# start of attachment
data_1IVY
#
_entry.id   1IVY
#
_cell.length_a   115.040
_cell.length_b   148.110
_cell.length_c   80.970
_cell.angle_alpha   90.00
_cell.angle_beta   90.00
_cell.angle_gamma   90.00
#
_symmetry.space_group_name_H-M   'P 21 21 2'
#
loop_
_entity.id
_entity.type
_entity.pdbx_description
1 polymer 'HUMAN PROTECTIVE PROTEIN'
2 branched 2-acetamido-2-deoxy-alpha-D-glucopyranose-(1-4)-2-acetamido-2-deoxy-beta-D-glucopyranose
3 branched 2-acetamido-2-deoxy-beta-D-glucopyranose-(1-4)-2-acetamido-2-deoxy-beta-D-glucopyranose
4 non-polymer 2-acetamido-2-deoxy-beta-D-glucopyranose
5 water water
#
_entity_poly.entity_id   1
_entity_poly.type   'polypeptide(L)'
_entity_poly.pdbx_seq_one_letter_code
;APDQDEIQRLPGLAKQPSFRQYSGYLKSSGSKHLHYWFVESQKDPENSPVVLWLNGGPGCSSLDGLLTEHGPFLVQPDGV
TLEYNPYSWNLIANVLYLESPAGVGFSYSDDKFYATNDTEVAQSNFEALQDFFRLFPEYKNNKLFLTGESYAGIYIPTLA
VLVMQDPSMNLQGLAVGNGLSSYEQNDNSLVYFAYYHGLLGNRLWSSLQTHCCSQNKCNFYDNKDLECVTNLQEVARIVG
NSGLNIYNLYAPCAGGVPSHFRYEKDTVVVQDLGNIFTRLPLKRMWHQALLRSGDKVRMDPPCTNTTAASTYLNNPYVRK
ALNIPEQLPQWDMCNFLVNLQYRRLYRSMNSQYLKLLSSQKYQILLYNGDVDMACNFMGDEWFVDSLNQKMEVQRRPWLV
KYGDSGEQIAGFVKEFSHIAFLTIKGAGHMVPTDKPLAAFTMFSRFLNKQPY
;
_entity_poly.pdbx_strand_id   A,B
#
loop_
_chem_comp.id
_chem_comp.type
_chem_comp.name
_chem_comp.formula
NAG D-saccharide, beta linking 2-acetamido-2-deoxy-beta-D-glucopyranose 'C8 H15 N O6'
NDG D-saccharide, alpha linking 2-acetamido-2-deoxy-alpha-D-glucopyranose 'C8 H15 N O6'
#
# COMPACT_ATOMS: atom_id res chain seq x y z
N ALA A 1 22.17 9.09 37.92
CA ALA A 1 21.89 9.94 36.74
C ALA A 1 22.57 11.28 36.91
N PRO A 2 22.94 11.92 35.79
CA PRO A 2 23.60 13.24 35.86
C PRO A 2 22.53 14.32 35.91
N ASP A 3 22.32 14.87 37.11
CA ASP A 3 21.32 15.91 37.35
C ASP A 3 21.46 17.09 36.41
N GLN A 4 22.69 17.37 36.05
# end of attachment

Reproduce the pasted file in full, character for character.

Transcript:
data_1IVY
#
_entry.id   1IVY
#
_cell.length_a   115.040
_cell.length_b   148.110
_cell.length_c   80.970
_cell.angle_alpha   90.00
_cell.angle_beta   90.00
_cell.angle_gamma   90.00
#
_symmetry.space_group_name_H-M   'P 21 21 2'
#
loop_
_entity.id
_entity.type
_entity.pdbx_description
1 polymer 'HUMAN PROTECTIVE PROTEIN'
2 branched 2-acetamido-2-deoxy-alpha-D-glucopyranose-(1-4)-2-acetamido-2-deoxy-beta-D-glucopyranose
3 branched 2-acetamido-2-deoxy-beta-D-glucopyranose-(1-4)-2-acetamido-2-deoxy-beta-D-glucopyranose
4 non-polymer 2-acetamido-2-deoxy-beta-D-glucopyranose
5 water water
#
_entity_poly.entity_id   1
_entity_poly.type   'polypeptide(L)'
_entity_poly.pdbx_seq_one_letter_code
;APDQDEIQRLPGLAKQPSFRQYSGYLKSSGSKHLHYWFVESQKDPENSPVVLWLNGGPGCSSLDGLLTEHGPFLVQPDGV
TLEYNPYSWNLIANVLYLESPAGVGFSYSDDKFYATNDTEVAQSNFEALQDFFRLFPEYKNNKLFLTGESYAGIYIPTLA
VLVMQDPSMNLQGLAVGNGLSSYEQNDNSLVYFAYYHGLLGNRLWSSLQTHCCSQNKCNFYDNKDLECVTNLQEVARIVG
NSGLNIYNLYAPCAGGVPSHFRYEKDTVVVQDLGNIFTRLPLKRMWHQALLRSGDKVRMDPPCTNTTAASTYLNNPYVRK
ALNIPEQLPQWDMCNFLVNLQYRRLYRSMNSQYLKLLSSQKYQILLYNGDVDMACNFMGDEWFVDSLNQKMEVQRRPWLV
KYGDSGEQIAGFVKEFSHIAFLTIKGAGHMVPTDKPLAAFTMFSRFLNKQPY
;
_entity_poly.pdbx_strand_id   A,B
#
loop_
_chem_comp.id
_chem_comp.type
_chem_comp.name
_chem_comp.formula
NAG D-saccharide, beta linking 2-acetamido-2-deoxy-beta-D-glucopyranose 'C8 H15 N O6'
NDG D-saccharide, alpha linking 2-acetamido-2-deoxy-alpha-D-glucopyranose 'C8 H15 N O6'
#
# COMPACT_ATOMS: atom_id res chain seq x y z
N ALA A 1 22.17 9.09 37.92
CA ALA A 1 21.89 9.94 36.74
C ALA A 1 22.57 11.28 36.91
N PRO A 2 22.94 11.92 35.79
CA PRO A 2 23.60 13.24 35.86
C PRO A 2 22.53 14.32 35.91
N ASP A 3 22.32 14.87 37.11
CA ASP A 3 21.32 15.91 37.35
C ASP A 3 21.46 17.09 36.41
N GLN A 4 22.69 17.37 36.05